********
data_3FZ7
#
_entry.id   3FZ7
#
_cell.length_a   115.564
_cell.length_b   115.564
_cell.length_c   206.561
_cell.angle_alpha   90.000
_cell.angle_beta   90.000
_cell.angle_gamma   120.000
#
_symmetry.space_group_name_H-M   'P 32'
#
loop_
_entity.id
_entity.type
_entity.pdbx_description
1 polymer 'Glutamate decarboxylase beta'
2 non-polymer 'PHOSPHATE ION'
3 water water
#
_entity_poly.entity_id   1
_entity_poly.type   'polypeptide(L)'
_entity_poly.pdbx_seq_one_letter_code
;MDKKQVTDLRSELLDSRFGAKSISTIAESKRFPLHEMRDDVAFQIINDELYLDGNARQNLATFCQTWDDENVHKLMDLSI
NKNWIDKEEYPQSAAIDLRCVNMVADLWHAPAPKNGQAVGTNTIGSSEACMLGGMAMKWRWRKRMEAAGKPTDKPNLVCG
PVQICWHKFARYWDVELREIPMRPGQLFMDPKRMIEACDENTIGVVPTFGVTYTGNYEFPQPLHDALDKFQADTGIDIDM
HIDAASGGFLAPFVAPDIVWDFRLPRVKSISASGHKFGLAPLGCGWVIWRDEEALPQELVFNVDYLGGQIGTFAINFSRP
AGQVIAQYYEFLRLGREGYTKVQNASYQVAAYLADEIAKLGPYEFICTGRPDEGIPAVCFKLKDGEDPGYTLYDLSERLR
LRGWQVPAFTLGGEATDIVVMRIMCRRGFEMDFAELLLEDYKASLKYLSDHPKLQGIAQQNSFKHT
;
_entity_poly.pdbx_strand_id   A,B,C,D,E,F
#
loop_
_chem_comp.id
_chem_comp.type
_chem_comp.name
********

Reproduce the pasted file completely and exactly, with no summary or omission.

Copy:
data_3FZ7
#
_entry.id   3FZ7
#
_cell.length_a   115.564
_cell.length_b   115.564
_cell.length_c   206.561
_cell.angle_alpha   90.000
_cell.angle_beta   90.000
_cell.angle_gamma   120.000
#
_symmetry.space_group_name_H-M   'P 32'
#
loop_
_entity.id
_entity.type
_entity.pdbx_description
1 polymer 'Glutamate decarboxylase beta'
2 non-polymer 'PHOSPHATE ION'
3 water water
#
_entity_poly.entity_id   1
_entity_poly.type   'polypeptide(L)'
_entity_poly.pdbx_seq_one_letter_code
;MDKKQVTDLRSELLDSRFGAKSISTIAESKRFPLHEMRDDVAFQIINDELYLDGNARQNLATFCQTWDDENVHKLMDLSI
NKNWIDKEEYPQSAAIDLRCVNMVADLWHAPAPKNGQAVGTNTIGSSEACMLGGMAMKWRWRKRMEAAGKPTDKPNLVCG
PVQICWHKFARYWDVELREIPMRPGQLFMDPKRMIEACDENTIGVVPTFGVTYTGNYEFPQPLHDALDKFQADTGIDIDM
HIDAASGGFLAPFVAPDIVWDFRLPRVKSISASGHKFGLAPLGCGWVIWRDEEALPQELVFNVDYLGGQIGTFAINFSRP
AGQVIAQYYEFLRLGREGYTKVQNASYQVAAYLADEIAKLGPYEFICTGRPDEGIPAVCFKLKDGEDPGYTLYDLSERLR
LRGWQVPAFTLGGEATDIVVMRIMCRRGFEMDFAELLLEDYKASLKYLSDHPKLQGIAQQNSFKHT
;
_entity_poly.pdbx_strand_id   A,B,C,D,E,F
#
loop_
_chem_comp.id
_chem_comp.type
_chem_comp.name